An encampment outside of Union Swap Meet on Santa Monica boulevard in East Hollywood, Los Angeles

Pandemic in Los Angeles: Day 49

At the middle of the week, I am staring well and long at days into the future. For a moment I see myself as a sentient being on earth here temporarily before I sojourn towards other celestial bodies. At another moment, I think I’m more like a machine, in need of a tune up before my parts tumble beneath my head like a sack of potatoes.

But I am only as ambitious as those who came before me. I am only filled with as much wonder as the minds of those who wandered before mine.

I look at the streets of my vicinity for a moment, however, and I’m drawn back to reality. I can still remember the first college essay I turned in when I was only a fresh-faced seventeen year old at Pasadena City College. Believe it or not, I wrote about walking through Los Angeles. I wrote about travailing past encampments along Vermont and Prospect avenues before boarding the Metro 181 bus to Pasadena, which took over an hour. And I wrote about the endless disconnection with the great wealth of my city, which seemed mostly to go to waste. I also wrote about the fountain spring of my mother’s strength, and how her cuento helped bridge my way forward past any impediment over the concrete. Professor Kennedy let me know that he enjoyed the essay, and I felt more than affirmed. I felt at home.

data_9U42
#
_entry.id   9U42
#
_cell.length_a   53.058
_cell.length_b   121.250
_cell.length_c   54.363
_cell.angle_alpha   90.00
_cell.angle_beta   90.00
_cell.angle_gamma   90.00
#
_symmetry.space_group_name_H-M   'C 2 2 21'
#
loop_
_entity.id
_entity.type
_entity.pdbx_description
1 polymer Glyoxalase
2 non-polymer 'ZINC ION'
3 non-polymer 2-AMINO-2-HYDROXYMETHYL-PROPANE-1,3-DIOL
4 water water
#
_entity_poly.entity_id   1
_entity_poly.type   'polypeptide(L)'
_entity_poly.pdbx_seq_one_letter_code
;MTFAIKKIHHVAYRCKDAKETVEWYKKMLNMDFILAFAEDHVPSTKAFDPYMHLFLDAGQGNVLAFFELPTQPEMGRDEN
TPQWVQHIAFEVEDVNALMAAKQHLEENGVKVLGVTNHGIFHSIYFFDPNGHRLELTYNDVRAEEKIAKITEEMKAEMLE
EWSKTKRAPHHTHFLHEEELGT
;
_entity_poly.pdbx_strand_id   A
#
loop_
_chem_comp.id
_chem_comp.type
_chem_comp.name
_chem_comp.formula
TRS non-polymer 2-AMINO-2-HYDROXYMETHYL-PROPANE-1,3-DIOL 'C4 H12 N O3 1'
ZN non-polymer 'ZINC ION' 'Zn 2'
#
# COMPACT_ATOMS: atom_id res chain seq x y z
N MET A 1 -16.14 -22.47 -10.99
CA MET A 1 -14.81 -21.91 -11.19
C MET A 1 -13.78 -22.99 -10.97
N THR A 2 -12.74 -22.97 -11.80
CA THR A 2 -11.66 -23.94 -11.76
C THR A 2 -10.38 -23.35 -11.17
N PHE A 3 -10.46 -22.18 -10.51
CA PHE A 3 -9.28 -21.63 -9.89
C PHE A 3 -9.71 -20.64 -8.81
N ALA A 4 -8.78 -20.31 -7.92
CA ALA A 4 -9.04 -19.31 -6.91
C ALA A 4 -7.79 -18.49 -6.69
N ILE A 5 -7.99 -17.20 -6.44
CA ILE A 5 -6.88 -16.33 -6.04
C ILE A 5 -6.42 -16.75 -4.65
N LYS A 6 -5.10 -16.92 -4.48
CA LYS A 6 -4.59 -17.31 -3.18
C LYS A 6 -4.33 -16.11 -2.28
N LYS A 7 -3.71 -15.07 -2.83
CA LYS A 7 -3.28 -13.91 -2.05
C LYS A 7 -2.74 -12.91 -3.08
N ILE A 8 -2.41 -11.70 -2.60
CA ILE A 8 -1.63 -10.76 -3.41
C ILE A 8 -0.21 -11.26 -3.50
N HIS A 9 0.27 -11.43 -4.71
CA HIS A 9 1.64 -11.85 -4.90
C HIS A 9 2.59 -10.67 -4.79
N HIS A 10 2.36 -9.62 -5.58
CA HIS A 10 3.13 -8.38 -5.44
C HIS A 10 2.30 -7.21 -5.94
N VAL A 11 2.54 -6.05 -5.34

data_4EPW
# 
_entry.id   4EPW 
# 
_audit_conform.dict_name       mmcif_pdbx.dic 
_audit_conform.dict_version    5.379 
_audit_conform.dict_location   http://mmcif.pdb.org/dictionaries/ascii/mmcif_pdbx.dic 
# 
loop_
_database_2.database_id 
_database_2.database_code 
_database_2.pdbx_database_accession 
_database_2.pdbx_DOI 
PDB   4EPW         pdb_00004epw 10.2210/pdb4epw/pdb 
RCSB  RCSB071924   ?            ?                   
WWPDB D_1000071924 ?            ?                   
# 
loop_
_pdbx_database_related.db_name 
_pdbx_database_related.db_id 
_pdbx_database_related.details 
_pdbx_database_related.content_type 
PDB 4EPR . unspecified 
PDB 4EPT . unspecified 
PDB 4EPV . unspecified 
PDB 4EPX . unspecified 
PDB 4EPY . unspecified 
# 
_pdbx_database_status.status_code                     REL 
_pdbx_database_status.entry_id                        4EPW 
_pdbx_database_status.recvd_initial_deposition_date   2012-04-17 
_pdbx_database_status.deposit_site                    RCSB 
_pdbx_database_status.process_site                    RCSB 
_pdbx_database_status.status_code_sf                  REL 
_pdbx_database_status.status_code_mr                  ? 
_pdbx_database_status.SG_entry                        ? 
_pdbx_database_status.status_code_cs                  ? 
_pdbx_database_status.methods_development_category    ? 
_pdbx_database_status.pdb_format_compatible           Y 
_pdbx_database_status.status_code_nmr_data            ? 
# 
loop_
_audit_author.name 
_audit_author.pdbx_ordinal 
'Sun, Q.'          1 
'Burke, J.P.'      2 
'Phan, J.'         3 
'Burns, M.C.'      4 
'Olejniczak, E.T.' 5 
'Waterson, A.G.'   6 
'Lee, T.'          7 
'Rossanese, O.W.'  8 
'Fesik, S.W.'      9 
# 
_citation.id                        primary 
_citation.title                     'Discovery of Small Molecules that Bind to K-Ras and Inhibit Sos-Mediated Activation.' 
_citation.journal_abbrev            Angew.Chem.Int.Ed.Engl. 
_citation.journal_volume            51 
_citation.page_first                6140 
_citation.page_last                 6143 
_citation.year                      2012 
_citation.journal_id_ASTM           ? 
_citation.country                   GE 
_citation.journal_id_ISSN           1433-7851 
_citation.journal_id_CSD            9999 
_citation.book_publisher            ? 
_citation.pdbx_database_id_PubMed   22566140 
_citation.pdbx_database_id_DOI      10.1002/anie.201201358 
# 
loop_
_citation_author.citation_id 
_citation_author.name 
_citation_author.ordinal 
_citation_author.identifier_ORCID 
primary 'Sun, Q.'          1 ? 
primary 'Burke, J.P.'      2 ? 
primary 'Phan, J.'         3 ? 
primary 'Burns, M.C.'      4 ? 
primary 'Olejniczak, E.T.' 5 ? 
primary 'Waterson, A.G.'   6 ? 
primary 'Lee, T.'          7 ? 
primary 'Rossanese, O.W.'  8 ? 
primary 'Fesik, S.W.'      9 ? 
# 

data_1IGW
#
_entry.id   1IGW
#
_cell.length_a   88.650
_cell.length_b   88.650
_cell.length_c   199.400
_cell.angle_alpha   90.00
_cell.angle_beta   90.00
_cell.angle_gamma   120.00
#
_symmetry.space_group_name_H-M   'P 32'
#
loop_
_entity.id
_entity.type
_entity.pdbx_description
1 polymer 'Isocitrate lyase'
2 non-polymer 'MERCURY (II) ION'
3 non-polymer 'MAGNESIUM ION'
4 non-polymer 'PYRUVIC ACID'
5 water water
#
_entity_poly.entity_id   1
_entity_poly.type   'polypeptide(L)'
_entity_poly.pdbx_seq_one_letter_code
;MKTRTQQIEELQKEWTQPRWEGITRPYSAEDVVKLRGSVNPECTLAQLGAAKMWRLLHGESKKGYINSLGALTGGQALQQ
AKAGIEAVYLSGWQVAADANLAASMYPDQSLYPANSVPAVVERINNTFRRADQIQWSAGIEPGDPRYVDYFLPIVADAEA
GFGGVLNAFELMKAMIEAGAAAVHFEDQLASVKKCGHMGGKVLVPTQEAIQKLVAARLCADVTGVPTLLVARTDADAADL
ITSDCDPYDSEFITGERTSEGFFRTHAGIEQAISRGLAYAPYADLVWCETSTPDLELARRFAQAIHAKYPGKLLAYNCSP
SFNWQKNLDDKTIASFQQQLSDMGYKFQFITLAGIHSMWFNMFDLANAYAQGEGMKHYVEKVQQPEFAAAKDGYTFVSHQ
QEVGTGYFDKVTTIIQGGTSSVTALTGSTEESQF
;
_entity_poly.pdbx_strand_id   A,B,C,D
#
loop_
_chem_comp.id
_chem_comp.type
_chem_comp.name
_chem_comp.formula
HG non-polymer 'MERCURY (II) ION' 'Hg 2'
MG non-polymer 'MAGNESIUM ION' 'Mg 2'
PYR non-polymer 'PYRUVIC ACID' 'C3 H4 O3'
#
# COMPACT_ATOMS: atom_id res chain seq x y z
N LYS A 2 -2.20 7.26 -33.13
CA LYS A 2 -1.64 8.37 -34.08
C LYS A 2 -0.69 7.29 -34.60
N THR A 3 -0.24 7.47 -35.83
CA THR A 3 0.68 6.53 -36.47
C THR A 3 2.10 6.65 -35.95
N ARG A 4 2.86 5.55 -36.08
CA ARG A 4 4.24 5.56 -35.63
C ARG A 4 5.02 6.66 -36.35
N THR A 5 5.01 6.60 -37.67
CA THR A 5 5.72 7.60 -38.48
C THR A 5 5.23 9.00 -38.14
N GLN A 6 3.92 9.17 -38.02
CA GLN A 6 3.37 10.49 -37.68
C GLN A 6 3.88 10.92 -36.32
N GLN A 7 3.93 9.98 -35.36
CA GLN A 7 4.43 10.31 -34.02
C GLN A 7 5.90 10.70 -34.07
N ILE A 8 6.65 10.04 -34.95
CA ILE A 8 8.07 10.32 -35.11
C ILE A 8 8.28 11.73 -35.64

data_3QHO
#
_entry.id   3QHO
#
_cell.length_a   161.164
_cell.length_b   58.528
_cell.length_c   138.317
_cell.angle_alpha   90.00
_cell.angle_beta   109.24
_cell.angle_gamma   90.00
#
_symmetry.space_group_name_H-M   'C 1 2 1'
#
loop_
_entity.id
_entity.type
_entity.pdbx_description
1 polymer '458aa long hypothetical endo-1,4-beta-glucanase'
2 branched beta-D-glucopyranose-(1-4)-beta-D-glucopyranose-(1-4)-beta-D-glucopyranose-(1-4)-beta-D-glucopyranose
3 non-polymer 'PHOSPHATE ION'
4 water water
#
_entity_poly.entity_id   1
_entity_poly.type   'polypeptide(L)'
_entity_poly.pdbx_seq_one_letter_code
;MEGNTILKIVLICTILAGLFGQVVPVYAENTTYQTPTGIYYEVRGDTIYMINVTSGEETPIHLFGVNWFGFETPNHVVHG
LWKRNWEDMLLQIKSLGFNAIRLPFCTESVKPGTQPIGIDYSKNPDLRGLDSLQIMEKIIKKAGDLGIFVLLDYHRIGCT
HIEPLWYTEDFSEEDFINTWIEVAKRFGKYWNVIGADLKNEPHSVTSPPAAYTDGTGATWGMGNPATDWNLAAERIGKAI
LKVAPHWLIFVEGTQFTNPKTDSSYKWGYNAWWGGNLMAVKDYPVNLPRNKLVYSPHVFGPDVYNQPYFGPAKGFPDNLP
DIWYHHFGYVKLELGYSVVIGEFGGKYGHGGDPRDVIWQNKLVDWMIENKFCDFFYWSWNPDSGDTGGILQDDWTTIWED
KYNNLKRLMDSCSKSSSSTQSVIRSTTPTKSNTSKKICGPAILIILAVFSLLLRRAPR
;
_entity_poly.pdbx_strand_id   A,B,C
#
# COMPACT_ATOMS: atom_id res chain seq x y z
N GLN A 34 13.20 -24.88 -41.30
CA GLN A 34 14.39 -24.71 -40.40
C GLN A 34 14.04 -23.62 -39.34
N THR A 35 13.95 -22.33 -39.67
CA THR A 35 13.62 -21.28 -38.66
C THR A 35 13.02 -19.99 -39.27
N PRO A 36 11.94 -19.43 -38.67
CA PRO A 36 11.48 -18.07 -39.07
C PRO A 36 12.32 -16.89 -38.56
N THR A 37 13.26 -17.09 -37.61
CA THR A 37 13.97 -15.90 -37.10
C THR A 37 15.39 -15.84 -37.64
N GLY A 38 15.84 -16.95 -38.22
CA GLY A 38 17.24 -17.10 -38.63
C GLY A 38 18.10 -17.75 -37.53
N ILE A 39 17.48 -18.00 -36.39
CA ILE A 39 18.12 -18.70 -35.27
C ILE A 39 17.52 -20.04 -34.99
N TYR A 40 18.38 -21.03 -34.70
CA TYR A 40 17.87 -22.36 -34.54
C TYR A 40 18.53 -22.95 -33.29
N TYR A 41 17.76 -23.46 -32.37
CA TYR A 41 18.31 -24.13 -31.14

I’m not sure if a person is supposed to “know” their destiny, but I do know that they’re supposed to believe in it. I also believe that as any first great hit can be a young rap artist’s last, it’s also true that any one of these brief meditations can be my final consolidation with the world.

That said, I’m happy to note that I’m finally putting together the final touches for Episode 16 of J.T. The L.A. Storyteller Podcast this evening, which, if the laws of rewards for great efforts continue in service as they usually do, should mean for readers and listeners that the episode will be available sometime tomorrow. I will feature it here on the site, as well as on Apple, Spotify, & Google Play.

“Know your worth.” Another saying that comes to mind. I don’t know if I fully yet grasp the worth of J.T: The L.A. Storyteller Podcast, but I can definitely tell you how much I believe it’s worth. Yet that’s a cuento for another time.

Today also marks one full month with the new Quien Es Tu Vecindario web-page for families, workers, the disabled, and more in East Hollywood. The site now has over 24 “bulletins” for the community with links to nearby resources and other extensions of support. Tomorrow’s post is the 25th.

Tell your friends, Los Angeles. JIMBO TIMES is neither a bus nor a train nor even a spaceship. It’s a planetary wavelength of over 3.5 billion years’ worth of music, ricocheting marvelously through every end of the galaxy, as far as time and space will allow us to go.

J.T.

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J.T.

Born and raised in the Los. Los Cuentos. J.T.

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